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The Wild Swans – The Coldest Winter for a Hundred Years


Paul Simpson is the Adam Adamant of the music world, a gentleman adventurer awoken from a twenty year slumber to find himself in an unfamiliar world that both disgusts him and spurs him into action. The Coldest Winter for a Hundred Years finds him back to resolve unfinished business, sparking his swordstick on the banes of modern life and fearlessly banishing its villains with deftly soaring melodies.

The original Wild Swans peaked prematurely: “The Revolutionary Spirit” was everyone’s top single of 1982; Bill Drummond and John Peel identifying them as Liverpool’s finest group of the period. Apart from sessions for Peel and Janice Long though, little more was heard of the original group and they split soon after. Further incarnations appeared in the late eighties, releasing two LPs whose incandescent songs were cruelly compromised by the major label production values of the time. Broken by the experience, head Swan Paul Simpson retreated to his musty study in south Liverpool to write his memoirs, emerging only sporadically in the following two decades to deliver shimmering instrumental delights as Skyray or avant-garde freak outs with The Serpents.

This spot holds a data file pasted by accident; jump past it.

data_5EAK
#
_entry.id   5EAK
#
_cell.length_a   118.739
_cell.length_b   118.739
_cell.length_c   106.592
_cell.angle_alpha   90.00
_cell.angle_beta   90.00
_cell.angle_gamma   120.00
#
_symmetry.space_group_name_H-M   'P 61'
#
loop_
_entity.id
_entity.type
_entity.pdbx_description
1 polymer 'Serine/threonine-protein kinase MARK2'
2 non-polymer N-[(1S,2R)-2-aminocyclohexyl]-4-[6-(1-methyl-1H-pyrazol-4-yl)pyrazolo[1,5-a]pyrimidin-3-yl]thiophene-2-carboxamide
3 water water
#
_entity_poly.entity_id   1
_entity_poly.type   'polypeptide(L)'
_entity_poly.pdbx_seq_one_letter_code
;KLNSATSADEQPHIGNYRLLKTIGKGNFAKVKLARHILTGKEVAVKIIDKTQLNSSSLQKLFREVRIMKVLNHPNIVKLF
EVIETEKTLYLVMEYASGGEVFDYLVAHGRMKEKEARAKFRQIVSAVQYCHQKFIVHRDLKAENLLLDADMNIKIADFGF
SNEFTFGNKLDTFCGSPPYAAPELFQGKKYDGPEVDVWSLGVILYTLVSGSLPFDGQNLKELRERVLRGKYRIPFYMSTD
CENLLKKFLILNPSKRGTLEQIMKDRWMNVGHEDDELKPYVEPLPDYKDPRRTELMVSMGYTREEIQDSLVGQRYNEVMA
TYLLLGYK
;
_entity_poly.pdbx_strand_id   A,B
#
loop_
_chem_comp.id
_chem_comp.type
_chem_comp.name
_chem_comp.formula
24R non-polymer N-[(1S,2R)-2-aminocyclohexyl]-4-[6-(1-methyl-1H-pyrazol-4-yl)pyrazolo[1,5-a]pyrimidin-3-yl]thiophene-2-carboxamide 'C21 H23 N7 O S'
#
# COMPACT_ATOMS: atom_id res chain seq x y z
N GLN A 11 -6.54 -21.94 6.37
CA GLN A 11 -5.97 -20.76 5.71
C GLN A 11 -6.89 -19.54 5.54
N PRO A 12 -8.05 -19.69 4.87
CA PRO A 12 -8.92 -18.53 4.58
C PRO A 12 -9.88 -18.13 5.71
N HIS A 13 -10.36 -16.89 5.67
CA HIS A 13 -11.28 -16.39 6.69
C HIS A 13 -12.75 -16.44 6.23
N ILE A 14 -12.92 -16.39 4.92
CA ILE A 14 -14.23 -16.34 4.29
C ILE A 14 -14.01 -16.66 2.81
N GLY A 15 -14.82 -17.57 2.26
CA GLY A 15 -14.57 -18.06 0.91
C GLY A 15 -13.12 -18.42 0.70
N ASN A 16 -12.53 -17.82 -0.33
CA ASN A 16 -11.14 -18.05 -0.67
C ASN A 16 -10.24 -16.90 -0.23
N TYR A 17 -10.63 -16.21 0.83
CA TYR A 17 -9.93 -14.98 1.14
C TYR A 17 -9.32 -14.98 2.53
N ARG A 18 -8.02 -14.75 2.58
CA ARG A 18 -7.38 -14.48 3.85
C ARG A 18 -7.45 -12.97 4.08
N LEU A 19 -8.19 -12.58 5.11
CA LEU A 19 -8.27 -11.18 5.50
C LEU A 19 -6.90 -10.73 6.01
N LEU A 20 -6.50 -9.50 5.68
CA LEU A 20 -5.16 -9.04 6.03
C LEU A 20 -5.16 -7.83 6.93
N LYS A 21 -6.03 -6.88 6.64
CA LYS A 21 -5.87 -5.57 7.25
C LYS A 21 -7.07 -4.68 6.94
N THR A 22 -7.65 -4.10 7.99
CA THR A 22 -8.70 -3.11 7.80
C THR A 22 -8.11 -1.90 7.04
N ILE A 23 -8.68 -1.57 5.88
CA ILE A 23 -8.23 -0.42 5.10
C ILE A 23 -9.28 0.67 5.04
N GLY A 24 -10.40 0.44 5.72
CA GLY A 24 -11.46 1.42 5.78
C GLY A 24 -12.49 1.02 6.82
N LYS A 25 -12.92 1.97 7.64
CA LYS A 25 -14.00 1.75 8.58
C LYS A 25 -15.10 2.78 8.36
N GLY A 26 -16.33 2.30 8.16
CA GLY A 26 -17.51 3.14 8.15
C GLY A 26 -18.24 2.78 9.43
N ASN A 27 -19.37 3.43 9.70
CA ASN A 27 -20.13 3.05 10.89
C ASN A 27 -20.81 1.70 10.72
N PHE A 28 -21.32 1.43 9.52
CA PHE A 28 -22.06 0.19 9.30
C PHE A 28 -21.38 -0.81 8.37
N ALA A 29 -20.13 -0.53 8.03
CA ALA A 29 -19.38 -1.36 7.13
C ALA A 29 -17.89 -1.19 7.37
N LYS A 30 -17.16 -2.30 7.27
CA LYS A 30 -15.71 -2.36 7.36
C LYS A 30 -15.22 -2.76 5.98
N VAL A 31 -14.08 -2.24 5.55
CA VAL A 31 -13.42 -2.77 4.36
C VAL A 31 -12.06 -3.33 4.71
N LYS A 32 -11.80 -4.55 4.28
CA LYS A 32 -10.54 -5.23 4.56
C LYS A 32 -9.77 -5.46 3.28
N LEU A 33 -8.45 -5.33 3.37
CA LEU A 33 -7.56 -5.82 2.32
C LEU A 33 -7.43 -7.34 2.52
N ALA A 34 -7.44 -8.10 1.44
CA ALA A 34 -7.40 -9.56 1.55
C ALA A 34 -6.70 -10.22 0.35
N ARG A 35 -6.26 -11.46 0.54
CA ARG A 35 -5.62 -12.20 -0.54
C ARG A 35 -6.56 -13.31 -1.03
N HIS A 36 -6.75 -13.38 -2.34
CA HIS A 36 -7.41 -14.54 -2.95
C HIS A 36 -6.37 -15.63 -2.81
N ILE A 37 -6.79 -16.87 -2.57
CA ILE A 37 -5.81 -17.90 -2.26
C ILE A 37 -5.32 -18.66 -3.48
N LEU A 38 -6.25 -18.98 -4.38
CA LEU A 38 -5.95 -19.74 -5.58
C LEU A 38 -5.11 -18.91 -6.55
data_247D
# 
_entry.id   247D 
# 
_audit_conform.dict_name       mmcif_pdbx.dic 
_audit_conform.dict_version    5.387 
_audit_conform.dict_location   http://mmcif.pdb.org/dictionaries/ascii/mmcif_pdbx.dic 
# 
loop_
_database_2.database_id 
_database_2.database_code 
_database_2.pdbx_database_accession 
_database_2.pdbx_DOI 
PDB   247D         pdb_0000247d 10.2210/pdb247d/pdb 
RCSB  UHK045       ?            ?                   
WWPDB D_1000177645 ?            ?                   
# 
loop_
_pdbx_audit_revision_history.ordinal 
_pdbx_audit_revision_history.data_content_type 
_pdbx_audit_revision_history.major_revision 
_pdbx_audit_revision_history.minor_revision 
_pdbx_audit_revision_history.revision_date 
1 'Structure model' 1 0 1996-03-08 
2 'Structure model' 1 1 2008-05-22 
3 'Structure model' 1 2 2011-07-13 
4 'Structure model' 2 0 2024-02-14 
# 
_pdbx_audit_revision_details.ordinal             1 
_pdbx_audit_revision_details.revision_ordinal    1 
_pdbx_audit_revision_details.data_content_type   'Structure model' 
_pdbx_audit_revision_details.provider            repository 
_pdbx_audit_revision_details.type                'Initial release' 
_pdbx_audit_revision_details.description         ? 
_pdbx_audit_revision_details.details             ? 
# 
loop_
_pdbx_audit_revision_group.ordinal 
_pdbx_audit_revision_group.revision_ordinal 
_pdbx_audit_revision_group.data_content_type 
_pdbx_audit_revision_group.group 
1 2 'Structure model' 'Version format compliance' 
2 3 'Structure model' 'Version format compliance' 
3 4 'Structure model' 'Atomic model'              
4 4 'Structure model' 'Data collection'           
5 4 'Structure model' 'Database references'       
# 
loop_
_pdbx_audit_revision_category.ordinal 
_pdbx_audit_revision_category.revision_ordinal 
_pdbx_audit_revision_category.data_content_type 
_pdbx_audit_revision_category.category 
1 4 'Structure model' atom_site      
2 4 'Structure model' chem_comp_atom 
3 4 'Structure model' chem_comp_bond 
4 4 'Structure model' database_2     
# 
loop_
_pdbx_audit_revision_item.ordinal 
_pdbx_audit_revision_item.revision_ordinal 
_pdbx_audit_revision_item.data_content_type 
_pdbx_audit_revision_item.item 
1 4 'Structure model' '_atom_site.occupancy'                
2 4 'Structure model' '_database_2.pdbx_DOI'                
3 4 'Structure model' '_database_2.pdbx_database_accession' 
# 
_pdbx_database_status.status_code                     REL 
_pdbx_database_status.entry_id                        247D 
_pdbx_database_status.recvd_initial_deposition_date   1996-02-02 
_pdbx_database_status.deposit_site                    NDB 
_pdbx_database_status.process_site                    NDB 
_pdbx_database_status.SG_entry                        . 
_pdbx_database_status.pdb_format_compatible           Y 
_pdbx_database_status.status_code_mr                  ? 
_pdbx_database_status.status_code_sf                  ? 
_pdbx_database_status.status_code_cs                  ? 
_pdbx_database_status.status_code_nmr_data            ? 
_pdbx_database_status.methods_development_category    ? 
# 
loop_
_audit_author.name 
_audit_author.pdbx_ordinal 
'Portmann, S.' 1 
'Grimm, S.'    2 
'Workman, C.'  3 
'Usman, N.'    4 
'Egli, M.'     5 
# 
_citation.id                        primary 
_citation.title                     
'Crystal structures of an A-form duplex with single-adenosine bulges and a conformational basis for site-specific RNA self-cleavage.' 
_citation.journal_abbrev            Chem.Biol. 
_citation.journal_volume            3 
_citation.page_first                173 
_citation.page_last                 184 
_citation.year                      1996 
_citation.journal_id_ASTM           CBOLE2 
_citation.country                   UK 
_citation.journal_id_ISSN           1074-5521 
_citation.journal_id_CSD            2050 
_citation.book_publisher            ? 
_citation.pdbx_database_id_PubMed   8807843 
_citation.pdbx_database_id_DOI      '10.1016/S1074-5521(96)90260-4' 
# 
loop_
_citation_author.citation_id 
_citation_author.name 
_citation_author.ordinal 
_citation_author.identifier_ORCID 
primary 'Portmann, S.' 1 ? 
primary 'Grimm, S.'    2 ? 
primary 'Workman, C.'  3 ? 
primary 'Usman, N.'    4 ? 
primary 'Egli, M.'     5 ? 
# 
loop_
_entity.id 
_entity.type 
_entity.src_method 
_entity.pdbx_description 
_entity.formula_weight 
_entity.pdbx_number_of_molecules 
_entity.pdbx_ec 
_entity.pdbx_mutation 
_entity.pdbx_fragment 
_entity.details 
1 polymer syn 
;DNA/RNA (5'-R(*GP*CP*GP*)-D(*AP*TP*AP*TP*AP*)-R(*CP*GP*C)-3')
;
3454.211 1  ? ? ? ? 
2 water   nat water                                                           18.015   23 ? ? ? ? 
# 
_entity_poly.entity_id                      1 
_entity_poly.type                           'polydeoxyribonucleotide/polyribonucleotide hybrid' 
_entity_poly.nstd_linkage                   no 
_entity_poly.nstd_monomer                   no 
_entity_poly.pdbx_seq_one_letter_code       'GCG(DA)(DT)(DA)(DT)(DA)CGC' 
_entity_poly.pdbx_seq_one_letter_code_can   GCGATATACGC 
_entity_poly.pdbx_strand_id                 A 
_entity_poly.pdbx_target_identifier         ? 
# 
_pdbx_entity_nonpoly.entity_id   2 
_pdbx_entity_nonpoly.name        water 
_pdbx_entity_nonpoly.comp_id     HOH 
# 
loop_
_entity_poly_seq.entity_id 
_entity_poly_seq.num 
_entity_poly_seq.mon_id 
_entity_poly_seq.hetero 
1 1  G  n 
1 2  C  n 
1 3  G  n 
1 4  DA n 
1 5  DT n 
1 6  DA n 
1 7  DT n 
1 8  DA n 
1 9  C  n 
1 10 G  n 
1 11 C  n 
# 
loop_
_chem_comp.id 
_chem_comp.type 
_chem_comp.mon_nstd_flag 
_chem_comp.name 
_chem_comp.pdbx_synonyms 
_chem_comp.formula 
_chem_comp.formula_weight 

It came as a surprise then, in 2009 when a brand new Wild Swans 10” record English Electric Lightning turned out to be the best single since… well probably “The Revolutionary Spirit.” Three comeback gigs followed in Liverpool, where a new line-up showed us just what those old songs were really meant to sound like, along with a follow up single “Liquid Mercury” and now the long, long, long awaited third album. Although the new recordings feature original keyboard player Ged Quinn, his current life as a successful artist prevents his full time commitment to the group, but he provides all the artwork for the new releases and remains a Wild Swan in spirit. The new group is a dream combination, featuring the twin guitars of Brian Jonestown Massacre’s Ricky Maymi and Spiritualized’s Michael Mooney underpinned by original Echo & the Bunnymen bassist Les Pattinson. Drummer Steve Beswick and keyboardist and studio wizard Richard Turvey are no slouches either.

Album opener “Falling to Bits “calls out to all corners of the nation and every strata of society, enlisting an army of arsonists to cleanse the land. A sparsely arranged micro-overture, it is one of several list songs on the album – a format well suited to Simpson’s lyrical approach, the biblical and mythological imagery of old giving way to a more direct but equally poetic style. His voice too is more relaxed and unaffected, and all the more effective for it. “Liquid Mercury” follows, the single version further enhanced by an achingly beautiful slide solo from Michael Mooney; a perfect counterpoint to Paul’s bittersweet memories of the early days of the band in their £8 a week rented rooms in Rodney Street. “Chloroform” is one of the album’s many highlights, Ricky Maymi’s claustrophobic layers of chiming guitars anaesthetising the uncomfortable connections between Paul’s family’s wartime suffering and his own love of vintage military clothing.